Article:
Category Archives: BUFFALO SHOPS

24 Hours In Buffalo — Cecelia’s & Blue Monk

For the second half of our overnight in Buffalo, we started Sunday morning with brunch at Cecelia’s.

Cecelia’s a small restaurant located on Elmwood across from Blue Monk. I’ve blogged about it before.

Cecelia’s Ristorante & Martini Bar:

And the exterior:

The last time my wife and I were at Cecelia’s was a weekday, and we ordered off the lunch menu — a salad, pizza, hamburger and other delicious lunch items. However, the first time we ever ate at Cecelia’s was several years ago on a Sunday, and the brunch we had was one of those meals that the two of us have brought up to each other time and time again throughout the years.

Thankfully, we were lucky enough to get seats at the bar this trip. We didn’t have reservations for brunch and there weren’t any tables available.

Since it was 11 o’clock, no one could drink (as per New York State law). But like clockwork, the mimosas started flowing right at noon.

Everyone who orders one of the restaurant’s premium brunch dishes is entitled to a free mimosa.

By 12 o’clock though we were just about done with our meal: a crepe to share and a dish of their eggs Benedict for each of us.

Even though we were each entitled to a mimosa, we passed on them — and that would have been the end of our Cecelia’s experience but I saw a bottle of Strega behind the bar.
The last time I was at Cecelia’s I got to try an amaro is never had for the first time. And so similarly this trip I decided to end my meal with a shot of Strega.


Strega is an Italian herbal liqueur that’s been in production since 1860. Like so many bitter digestifs, it contains saffron which gives it its yellow color — though it’s a little less yellow than Galliano.

Although it’s termed a liqueur, Strega is 80 proof (40% abv) and among its 70 herbal ingredients are mint and fennel.

It is slightly sweet, semi-viscous, and has a bold, complex flavor with strong minty or coniferous notes.
Another neat fact about Strega is that it’s the Italian word for “witch,” which made it an appropriate drink for the Halloween weekend.

One last thing about Cecelia’s, as if I haven’t gushed enough, is that I love the natural light they get in their bar from their skylights:


Also along this section of Elmwood is Blue Monk.

I had a quick beer at the popular beer bar after Cecelia’s, but we didn’t stay long. We’d purchased some sponge candy at Watson’s and were itching to get back to Resurgence to pair the candy with the brewery’s stout.

My short stop at Blue Monk did yield me two badges though:


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Queen City Shaken & Stirred

Last night I saw Neil Diamond at First Niagara.

It was a whirlwind 24-hour trip with my wife and her mother, but we managed to do quite a bit of drinking, dining and shopping during our overnight stay.

Photo by The Buffalo News

First up was some spiced rum in the hotel room and then an Ithaca Flower Power IPA and a Sierra Nevada Torpedo at the show.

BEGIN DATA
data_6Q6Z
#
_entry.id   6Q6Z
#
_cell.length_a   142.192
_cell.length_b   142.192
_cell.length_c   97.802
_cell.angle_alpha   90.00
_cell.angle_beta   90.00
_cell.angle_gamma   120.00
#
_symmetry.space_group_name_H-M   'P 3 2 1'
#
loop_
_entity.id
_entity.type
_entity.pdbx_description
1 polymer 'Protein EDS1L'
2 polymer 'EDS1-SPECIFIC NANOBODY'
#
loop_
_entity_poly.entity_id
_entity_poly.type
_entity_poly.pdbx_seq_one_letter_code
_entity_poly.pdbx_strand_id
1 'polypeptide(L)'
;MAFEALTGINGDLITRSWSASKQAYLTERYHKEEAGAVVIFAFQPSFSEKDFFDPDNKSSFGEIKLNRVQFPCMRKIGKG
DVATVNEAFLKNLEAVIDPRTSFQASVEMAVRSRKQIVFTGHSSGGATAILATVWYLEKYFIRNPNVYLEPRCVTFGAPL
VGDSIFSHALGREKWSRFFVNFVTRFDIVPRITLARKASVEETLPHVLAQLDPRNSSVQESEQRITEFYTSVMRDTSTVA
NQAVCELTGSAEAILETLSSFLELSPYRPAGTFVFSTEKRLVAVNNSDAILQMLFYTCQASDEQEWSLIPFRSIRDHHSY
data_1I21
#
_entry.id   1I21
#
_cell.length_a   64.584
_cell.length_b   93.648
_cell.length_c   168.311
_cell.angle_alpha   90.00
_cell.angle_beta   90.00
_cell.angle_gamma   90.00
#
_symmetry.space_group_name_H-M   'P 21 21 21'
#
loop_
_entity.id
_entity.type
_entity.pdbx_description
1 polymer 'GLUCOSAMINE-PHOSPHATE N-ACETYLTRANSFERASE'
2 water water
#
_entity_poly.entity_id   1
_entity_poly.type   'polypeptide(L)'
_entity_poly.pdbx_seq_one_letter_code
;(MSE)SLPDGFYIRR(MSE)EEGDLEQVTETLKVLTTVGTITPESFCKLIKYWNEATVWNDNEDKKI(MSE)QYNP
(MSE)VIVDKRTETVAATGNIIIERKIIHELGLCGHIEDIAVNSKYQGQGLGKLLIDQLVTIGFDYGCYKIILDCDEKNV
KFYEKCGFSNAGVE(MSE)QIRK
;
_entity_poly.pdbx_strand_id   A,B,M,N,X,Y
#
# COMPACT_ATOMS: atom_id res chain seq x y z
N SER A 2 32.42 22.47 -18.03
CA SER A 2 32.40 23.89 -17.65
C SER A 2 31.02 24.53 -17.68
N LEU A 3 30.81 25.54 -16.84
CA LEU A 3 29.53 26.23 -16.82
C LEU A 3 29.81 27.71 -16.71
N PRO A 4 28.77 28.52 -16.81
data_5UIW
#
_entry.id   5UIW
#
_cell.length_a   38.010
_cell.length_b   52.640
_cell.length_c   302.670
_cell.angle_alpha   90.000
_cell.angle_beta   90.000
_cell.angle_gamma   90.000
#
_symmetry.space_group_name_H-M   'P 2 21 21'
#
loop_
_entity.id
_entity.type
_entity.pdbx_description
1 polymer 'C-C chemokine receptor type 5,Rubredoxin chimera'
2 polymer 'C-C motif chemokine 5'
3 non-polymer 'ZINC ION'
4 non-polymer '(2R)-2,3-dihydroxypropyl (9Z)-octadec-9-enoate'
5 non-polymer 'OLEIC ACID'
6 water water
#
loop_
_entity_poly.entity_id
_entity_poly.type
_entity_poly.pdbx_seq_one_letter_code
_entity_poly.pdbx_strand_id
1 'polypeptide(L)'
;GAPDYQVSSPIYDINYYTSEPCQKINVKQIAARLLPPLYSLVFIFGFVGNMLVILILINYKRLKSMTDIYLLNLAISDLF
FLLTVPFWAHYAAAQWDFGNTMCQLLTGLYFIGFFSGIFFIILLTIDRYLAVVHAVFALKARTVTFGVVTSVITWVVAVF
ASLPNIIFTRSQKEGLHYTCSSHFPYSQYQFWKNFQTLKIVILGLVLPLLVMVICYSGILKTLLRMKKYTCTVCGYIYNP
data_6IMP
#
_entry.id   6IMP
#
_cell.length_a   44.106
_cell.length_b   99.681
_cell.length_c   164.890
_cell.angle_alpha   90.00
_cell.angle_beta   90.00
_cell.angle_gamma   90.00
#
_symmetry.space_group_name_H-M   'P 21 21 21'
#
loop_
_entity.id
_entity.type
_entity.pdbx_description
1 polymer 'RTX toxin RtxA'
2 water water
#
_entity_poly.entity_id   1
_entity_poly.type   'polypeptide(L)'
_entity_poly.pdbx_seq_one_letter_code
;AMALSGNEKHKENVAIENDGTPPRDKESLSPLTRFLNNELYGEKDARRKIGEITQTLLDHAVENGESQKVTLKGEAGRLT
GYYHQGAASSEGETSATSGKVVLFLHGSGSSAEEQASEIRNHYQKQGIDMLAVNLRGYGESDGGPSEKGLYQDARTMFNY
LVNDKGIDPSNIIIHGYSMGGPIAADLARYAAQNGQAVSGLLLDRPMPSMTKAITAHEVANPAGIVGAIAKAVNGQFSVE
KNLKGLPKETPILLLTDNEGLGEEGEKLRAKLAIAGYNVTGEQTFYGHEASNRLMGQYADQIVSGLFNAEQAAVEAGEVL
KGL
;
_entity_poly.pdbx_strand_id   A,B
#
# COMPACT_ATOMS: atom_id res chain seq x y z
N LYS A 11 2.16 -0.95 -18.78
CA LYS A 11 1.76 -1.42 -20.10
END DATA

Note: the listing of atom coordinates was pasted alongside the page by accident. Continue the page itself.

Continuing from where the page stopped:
There was more beer to follow, much more… But everything after “Cracklin’ Rosie” was pretty much a hot mess and, most importantly, what I really want to write about here is Queen City Shaken & Stirred.

Before I get to that though, here’s what The Buffalo News had to say about the concert.

At some point when I was writing my post Monday about Buffalo Proper, I stumbled upon info about Queen City Shaken & Stirred — a boutique supply shop for bartenders and home mixologists.

If you like barware and craft cocktails, then Queen City Shaken & Stirred is going to be your new favorite store. If you’re in Buffalo, just remember that the shop’s not far from Elmwood — and is located at 1455 Hertel Avenue. Look ’em up online here.

It’s not hyperbole or even cliche of me to write that I was like a “kid in a candy store.” I wanted everything I saw, even the things they were selling which I already own. The only thing that kept me from grabbing everything I saw was making a promise to myself that I’ll return as soon as possible.

I was politely greeted when I entered the shop, and the two people working gave me enough personal space to browse comfortably — checking up on me only once or twice and even offering helpful info about out-of-stock items.

Everything about the experience was very chill. The items in the shop are perfectly displayed, almost in a minimalist sort of way. When I had questions, staff had answers. We chatted briefly about the vintage and unique booze bottles on display… And had I known then what I know now from checking out the shop’s Instagram page, I would’ve asked about the occasional classes and speakers they host.

What specifically was there to buy? Well, pretty much any fancy glassware a person might need, but also an impressive selection of bitters and flavored syrups (not to mention tools like jiggers, bar spoons, ice molds, Hawthornes, julep strainers, shaker tins and mallets).

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